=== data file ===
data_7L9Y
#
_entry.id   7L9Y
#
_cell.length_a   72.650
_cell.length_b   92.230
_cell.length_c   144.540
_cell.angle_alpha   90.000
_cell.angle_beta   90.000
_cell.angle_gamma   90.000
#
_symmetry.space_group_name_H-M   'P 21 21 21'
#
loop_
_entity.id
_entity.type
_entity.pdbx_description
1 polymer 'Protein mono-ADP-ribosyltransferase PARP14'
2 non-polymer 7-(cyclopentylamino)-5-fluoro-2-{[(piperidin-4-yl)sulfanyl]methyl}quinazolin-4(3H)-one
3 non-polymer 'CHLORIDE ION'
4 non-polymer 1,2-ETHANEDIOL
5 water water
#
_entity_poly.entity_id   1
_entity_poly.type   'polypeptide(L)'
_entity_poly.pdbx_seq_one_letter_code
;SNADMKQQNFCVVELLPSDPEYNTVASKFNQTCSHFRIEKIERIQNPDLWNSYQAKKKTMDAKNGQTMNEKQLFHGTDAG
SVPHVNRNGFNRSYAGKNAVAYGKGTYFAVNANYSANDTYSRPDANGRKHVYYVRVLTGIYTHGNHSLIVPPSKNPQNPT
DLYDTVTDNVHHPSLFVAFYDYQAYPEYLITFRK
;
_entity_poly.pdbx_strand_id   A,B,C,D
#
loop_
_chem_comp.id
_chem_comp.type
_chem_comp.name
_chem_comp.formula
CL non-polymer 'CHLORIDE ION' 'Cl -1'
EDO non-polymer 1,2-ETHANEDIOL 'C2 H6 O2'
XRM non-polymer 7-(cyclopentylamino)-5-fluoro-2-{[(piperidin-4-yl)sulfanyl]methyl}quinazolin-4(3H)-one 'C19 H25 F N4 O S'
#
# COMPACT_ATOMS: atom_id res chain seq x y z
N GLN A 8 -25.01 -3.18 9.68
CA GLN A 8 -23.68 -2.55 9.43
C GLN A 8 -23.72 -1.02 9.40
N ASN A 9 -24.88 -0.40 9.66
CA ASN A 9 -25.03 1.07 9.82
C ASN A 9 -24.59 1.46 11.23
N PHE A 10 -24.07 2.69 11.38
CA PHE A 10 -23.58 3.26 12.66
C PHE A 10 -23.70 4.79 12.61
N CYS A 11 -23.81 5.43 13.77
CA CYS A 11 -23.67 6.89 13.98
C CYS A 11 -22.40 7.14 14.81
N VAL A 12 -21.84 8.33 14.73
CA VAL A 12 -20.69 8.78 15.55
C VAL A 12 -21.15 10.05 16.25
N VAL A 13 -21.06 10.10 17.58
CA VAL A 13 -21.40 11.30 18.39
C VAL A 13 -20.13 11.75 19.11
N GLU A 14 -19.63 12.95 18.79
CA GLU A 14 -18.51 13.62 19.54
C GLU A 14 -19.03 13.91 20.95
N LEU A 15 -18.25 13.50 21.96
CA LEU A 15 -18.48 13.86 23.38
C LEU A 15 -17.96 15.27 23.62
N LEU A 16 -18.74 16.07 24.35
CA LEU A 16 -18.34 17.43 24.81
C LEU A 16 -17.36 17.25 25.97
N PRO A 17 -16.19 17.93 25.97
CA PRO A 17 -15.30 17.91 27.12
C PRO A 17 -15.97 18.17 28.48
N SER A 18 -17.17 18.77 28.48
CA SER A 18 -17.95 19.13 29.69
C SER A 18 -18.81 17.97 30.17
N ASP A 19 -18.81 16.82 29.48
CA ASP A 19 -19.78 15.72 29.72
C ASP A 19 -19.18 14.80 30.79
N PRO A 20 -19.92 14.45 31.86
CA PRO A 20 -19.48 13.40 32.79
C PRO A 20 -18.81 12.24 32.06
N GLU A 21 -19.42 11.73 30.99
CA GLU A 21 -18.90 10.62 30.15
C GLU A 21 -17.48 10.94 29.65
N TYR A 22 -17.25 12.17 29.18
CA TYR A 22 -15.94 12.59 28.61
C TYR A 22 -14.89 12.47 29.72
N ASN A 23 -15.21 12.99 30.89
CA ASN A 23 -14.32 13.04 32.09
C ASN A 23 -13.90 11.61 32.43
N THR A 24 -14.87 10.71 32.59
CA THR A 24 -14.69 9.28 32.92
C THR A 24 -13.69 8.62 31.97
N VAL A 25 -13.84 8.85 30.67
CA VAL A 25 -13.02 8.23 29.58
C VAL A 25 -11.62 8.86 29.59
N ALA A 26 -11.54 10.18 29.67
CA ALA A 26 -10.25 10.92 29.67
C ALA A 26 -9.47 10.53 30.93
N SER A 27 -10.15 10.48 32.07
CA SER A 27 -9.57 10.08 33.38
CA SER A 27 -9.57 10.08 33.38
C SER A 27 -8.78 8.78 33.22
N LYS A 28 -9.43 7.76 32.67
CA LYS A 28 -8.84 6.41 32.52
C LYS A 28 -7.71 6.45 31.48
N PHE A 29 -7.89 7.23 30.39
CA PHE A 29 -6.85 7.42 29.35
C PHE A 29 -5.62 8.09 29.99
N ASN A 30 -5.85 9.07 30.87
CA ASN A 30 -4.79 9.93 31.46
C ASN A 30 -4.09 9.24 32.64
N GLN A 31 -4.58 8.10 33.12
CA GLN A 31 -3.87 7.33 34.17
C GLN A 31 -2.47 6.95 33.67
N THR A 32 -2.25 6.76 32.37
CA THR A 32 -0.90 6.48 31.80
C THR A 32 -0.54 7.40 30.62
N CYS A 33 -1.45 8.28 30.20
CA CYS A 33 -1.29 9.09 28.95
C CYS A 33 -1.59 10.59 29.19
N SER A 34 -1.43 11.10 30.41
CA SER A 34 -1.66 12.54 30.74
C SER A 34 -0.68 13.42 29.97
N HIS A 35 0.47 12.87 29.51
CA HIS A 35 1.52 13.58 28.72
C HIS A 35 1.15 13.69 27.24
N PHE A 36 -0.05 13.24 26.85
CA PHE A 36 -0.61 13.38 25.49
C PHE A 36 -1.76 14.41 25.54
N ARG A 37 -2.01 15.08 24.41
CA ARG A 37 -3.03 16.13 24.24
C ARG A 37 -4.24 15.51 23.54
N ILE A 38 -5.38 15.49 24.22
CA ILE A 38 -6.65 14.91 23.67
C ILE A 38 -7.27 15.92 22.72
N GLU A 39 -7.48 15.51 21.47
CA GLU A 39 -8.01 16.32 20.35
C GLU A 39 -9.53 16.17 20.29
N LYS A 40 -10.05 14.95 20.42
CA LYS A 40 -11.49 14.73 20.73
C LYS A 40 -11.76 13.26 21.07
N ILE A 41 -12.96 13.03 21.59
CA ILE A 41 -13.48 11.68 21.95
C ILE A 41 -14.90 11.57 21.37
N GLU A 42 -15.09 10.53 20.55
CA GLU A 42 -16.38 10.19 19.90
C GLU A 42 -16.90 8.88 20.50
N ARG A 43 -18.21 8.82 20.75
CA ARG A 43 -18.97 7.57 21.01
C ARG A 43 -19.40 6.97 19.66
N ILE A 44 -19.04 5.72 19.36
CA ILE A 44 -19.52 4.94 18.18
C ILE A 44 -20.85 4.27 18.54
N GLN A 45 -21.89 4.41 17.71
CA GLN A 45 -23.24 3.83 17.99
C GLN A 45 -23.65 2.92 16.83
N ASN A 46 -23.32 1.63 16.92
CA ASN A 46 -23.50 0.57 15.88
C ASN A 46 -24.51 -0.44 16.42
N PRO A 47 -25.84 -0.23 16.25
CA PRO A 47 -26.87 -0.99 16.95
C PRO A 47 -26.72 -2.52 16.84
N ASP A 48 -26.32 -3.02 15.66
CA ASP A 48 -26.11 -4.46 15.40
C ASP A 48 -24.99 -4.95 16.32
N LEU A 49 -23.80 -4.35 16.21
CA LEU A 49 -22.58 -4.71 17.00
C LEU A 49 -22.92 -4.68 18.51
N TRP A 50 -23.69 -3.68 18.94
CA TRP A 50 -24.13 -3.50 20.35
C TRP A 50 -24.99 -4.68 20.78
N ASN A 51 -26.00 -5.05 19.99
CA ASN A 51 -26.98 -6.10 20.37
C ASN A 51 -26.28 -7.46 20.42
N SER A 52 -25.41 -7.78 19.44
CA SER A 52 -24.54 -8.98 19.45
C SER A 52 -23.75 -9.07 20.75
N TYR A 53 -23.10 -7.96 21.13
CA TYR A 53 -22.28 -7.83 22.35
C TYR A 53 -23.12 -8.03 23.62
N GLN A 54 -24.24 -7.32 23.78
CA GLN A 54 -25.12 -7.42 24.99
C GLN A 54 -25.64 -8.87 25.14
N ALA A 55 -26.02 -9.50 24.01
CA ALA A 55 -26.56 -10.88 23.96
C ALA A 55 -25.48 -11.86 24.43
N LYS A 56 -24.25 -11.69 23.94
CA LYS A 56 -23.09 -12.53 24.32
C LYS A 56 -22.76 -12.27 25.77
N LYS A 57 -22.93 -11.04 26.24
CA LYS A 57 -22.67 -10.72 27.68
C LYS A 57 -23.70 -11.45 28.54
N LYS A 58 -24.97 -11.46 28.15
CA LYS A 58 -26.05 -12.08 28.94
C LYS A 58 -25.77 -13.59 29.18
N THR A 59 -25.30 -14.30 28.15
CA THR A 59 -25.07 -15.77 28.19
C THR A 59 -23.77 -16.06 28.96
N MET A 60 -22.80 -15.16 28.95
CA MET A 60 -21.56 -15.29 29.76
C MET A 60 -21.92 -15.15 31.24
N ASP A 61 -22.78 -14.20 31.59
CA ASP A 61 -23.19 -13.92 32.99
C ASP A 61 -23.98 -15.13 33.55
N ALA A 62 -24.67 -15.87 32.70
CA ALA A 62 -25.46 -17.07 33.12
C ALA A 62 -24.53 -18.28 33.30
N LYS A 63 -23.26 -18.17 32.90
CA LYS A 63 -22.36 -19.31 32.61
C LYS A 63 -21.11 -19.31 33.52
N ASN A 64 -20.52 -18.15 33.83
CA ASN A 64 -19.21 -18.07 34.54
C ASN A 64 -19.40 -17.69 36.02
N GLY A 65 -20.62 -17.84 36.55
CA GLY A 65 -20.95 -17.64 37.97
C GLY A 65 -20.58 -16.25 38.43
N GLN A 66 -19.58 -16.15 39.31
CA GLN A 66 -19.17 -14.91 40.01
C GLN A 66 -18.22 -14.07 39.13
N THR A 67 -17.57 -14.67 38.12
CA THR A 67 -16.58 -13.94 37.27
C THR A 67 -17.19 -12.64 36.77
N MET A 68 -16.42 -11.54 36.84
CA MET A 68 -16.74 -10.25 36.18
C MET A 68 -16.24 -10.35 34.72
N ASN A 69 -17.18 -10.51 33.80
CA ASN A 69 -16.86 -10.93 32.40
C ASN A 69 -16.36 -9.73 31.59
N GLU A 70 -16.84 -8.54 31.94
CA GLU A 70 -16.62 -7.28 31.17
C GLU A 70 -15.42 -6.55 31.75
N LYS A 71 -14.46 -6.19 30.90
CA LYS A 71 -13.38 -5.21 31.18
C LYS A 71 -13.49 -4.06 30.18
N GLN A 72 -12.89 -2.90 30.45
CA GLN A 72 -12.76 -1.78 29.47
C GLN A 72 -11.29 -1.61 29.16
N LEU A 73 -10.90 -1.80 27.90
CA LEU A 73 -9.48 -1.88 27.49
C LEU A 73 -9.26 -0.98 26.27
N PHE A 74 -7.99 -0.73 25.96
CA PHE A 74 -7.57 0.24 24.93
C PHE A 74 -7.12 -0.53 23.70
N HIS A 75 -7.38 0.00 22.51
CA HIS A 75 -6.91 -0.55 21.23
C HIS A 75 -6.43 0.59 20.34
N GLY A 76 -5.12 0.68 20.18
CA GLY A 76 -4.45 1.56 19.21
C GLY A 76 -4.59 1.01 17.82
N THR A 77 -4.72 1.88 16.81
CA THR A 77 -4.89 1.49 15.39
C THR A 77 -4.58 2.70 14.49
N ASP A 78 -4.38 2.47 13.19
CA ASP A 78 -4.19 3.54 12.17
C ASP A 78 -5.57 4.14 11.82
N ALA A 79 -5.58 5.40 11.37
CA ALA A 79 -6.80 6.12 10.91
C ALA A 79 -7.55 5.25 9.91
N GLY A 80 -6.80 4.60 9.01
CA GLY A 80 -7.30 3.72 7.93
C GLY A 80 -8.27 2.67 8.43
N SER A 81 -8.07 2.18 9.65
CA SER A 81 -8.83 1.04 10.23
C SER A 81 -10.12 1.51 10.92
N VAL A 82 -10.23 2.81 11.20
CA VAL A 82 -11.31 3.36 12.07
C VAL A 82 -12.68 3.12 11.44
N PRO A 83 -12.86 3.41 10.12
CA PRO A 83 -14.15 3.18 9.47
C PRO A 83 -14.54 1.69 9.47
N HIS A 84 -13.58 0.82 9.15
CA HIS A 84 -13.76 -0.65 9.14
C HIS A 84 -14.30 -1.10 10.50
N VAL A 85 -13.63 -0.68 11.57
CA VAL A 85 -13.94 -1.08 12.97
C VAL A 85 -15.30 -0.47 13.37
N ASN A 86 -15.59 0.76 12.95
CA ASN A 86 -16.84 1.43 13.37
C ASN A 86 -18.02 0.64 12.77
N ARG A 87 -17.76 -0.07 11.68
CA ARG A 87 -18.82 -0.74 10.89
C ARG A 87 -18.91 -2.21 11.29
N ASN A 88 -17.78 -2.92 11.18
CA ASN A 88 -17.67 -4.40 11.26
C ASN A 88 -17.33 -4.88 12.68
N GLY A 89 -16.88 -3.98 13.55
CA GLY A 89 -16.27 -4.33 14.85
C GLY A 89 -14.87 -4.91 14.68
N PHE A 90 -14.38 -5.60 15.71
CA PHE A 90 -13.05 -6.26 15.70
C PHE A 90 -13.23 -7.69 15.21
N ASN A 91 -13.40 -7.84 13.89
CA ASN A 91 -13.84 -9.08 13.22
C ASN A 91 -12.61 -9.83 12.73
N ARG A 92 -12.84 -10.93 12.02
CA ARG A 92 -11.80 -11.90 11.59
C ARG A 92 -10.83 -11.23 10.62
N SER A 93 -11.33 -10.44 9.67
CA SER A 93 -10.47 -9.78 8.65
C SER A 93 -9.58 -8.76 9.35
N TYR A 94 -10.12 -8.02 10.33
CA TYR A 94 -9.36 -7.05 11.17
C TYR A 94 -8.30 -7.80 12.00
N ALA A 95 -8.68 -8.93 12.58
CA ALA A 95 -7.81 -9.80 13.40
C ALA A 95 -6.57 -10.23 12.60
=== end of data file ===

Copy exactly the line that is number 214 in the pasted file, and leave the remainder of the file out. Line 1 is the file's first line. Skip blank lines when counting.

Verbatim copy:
C ASN A 64 -19.40 -17.69 36.02